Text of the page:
Perspectives from the Field: Tamar Hahn

Tamar Hahn
Tamar Hahn, Regional Communications Officer for Latin America and the Caribbean for UNICEF in Panama & CLACS Alumnus
On Friday, September 28th, we launched our Perspectives from the Field Series, a speaker series that invites CLACS alumni from a wide range of professions to speak about their experiences since graduation, and how their studies at CLACS prepared them for the work that they are doing today. The topics that our invited speakers discuss in the series include development, education, human rights, business, public health, and more.

Our first speaker was Tamar Hahn, Regional Communications Officer for Latin America and the Caribbean for UNICEF in Panama. She began her talk on her journey from her upbringing in her native Argentina, to her undergraduate studies in Israel (where her mother is from), to her graduate studies with CLACS in New York. Hahn mentioned that “it’s funny that in order for Latin Americans to learn about Latin America, we have to go outside of it.”

After completing the joint MA program in Latin American and Caribbean studies and journalism at CLACS in 1998, Hahn got her first job as a journalist covering Latin American finance and managing editor of The Earth Times newspaper in New York which covered issues related to the United Nations. It was through contacts that she developed at the UN that allowed her to begin working directly for the UN as a freelancer, and after freelancing for a few years, she came across an opportunity to work for the United Nations Children’s Fund (UNICEF) in 2004 working in New York and Geneva.

As Regional Communications Officer for Latin America and the Caribbean for UNICEF, Hahn is now based in Panama, and oversees all communications issues related to all countries in the region. She mentioned talking about her most challenging case to date – the massive earthquake in Haiti in January 2010. Being that her office was the closest to Port-au-Prince, Hahn became the UNICEF spokesperson in Haiti and spent many months dealing with the problems that this tragedy brought on Haitian children, most notably child abduction and unsupervised “adoptions”. However, on a positive note, Hahn informed us that after two years of recovery Haiti is finally showing signs of improvement. Eighty percent of the debris is gone, half the earthquake camps have been cleared, and Haitians are now aware of public services, such as healthcare and education (which had been privatized pre-earthquake).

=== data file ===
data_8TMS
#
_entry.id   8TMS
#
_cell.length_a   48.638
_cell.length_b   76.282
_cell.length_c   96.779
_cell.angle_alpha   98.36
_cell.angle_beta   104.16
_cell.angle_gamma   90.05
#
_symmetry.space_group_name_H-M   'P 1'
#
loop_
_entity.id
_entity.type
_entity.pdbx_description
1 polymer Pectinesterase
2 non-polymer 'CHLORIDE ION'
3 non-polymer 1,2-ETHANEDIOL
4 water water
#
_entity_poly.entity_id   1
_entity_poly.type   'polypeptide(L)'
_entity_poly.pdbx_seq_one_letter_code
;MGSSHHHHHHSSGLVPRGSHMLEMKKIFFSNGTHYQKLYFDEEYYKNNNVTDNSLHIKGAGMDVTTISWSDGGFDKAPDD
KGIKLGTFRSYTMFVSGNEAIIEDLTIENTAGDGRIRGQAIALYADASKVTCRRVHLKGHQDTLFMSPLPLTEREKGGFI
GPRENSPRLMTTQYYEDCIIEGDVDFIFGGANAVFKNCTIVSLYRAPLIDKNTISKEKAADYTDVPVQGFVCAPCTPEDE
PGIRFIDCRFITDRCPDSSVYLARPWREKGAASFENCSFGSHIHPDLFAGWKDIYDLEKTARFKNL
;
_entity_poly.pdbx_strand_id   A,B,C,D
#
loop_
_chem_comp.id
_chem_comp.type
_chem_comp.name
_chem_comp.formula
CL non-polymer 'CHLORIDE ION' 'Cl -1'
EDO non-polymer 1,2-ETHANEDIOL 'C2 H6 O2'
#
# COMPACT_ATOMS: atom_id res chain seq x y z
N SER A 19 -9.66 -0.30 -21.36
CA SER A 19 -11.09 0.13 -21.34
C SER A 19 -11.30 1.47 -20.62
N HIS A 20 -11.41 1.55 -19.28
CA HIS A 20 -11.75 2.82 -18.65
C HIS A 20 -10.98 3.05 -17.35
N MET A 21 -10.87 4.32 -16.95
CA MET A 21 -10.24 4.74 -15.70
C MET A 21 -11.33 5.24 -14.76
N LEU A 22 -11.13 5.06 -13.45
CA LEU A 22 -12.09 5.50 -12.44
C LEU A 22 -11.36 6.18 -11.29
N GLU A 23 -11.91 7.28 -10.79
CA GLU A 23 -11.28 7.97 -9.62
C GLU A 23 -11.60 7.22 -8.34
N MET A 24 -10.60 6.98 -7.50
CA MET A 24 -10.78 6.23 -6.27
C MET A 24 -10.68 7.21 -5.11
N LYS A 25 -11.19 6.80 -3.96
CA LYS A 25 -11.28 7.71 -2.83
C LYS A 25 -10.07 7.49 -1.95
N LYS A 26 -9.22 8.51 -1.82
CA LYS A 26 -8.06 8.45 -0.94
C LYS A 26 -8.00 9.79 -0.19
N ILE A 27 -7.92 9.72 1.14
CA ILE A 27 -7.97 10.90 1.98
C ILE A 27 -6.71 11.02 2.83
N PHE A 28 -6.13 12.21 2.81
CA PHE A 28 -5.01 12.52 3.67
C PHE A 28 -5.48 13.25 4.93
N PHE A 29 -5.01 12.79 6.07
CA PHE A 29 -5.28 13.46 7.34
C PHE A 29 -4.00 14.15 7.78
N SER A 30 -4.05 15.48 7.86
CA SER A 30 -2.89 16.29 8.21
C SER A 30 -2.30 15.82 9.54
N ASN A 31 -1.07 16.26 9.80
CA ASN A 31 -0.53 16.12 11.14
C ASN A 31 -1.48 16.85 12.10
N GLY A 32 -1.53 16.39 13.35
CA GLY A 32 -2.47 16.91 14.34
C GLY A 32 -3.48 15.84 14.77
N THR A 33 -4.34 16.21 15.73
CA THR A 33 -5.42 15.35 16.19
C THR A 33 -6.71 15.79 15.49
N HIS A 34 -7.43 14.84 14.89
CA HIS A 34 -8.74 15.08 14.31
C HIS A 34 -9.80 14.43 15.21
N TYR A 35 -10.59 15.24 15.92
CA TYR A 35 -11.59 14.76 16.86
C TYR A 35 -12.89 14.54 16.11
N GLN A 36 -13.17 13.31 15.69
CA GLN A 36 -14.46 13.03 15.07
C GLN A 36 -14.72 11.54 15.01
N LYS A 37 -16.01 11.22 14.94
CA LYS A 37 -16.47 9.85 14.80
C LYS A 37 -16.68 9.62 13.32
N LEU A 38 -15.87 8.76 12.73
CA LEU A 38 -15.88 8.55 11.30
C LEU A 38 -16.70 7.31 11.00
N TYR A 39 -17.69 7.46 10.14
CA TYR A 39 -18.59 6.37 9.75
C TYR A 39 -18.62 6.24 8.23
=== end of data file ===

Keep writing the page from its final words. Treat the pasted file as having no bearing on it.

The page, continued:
However, tragedy is not all that Hahn deals with at UNICEF. She spoke about a recent anti child trafficking campaign that she proposed to do with MTV Exit in Miami and the famous Puerto Rican duo Calle 13. She helped produced a short documentary featuring young survivors of human trafficking, which Residente calls the “Slavery of the 21st Century”, as well as a music video called “Preparame la Cena” with the band.

Looking back at her journey Hahn seemed pleased with where life has taken her, and will continue her work with UNICEF, looking forward to her next adventure with them.

If you would like to know what some of our other Alumni are up to, please join us for our next talk on Friday, October 19th, as we sit down with our second speaker of the series, Ana María Blanco, Communication on Progress Manager at the United Nations Global Compact, to hear how her training in Latin American and Caribbean Studies at CLACS prepared her for her career. We hope to see you and some friends there for interesting conversations and great networking opportunities – it’s never too early to think about the future!

Sisa B. Holguín is Program Administrator at CLACS and Managing Editor for the CLACS-NYU Blog

One thought on “Perspectives from the Field: Tamar Hahn

Leave a Reply

Fill in your details below or click an icon to log in: Logo

You are commenting using your account. Log Out /  Change )

Google photo

You are commenting using your Google account. Log Out /  Change )

Twitter picture

You are commenting using your Twitter account. Log Out /  Change )

Facebook photo

You are commenting using your Facebook account. Log Out /  Change )

Connecting to %s

This site uses Akismet to reduce spam. Learn how your comment data is processed.

%d bloggers like this: